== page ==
Review: Time and the Conways
The Old Globe’s latest production examines the power of time and consequence
Photo by Jim Cox
Time and the Conways is a story about family dysfunction and greed—and how the choices we make, good or bad, set us on an inevitable course toward our futures.
The play is set in 1919, on an evening of a great party for daughter Kay’s 21st birthday, in the Conway family’s regal household. But foreboding emotions lurk beneath the surface.
Halfway through Act I, we shift 18 years forward to the same room at the Conway family’s now not-so-regal household. With direction by Rebecca Taichman, the transition through time is done in an artful, haunting way.
In this future sequence, the audience sees what has become of the Conways: the squandered fortune, quarreling siblings, and bad marriages. It is a disheartening, depressing view.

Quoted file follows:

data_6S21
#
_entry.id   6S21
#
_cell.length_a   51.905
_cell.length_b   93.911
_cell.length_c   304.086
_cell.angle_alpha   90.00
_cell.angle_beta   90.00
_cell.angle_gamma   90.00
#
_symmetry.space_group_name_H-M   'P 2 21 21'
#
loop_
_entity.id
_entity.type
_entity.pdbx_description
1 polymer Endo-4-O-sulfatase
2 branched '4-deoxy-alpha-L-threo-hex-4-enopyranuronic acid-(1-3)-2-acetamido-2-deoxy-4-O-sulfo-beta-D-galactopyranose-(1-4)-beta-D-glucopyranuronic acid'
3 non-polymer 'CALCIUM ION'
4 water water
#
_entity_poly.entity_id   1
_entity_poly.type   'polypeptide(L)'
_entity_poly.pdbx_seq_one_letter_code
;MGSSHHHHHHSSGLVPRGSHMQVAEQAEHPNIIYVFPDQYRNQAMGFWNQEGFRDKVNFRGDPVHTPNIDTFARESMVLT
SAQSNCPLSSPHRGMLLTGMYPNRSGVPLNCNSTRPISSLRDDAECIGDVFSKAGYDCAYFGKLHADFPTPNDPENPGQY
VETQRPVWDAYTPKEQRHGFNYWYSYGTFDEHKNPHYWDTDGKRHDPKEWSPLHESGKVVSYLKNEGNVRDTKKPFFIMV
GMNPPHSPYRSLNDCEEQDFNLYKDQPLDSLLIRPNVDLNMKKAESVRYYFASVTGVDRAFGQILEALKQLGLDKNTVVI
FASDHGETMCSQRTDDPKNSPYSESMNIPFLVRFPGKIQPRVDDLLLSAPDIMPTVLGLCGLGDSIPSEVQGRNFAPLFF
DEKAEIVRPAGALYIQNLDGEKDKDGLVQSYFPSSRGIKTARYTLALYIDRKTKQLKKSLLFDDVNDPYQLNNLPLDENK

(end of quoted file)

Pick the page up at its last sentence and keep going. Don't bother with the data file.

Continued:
But just when all hope seems lost, we travel back to that original night of celebration in 1919. Act II cleverly answers a lot of the questions as to how the Conways arrive at their sad fates in 1937.
Kim Martin-Cotten plays the matriarch of this sorted lot. She delivers the role with great élan—very Mommy Dearest meets the Dowager Countess.
The play really shines in its shifts through the years: the hair and makeup changes, the costumes by David Israel Reynoso, and set design by Neil Patel. Also noteworthy is the way its actors change their movement, gaits, posture, and stances to show their changing ages and attitudes.
Playwright J. B. Priestley was born in England and served in the British Army before attending Cambridge in 1919. His play is set in between the two World Wars, when there was a prevailing hope of rebuilding and reinventing the world. One of the characters is a socialist. All of them are wealthy. Priestley had great insight into the British upper class, and employed many of the same themes that circulate in the popular PBS Show Downton Abbey.
Are the Conways’ fates sealed? Is that look into the future an inescapable reality or a dream? There’s almost a hint that Kay, who is a writer, foresees the bad direction in which her family is headed and will have the wherewithal to make a change and set her clan on a different course. It's ultimately left for the audience to decide. And all that takes is… time.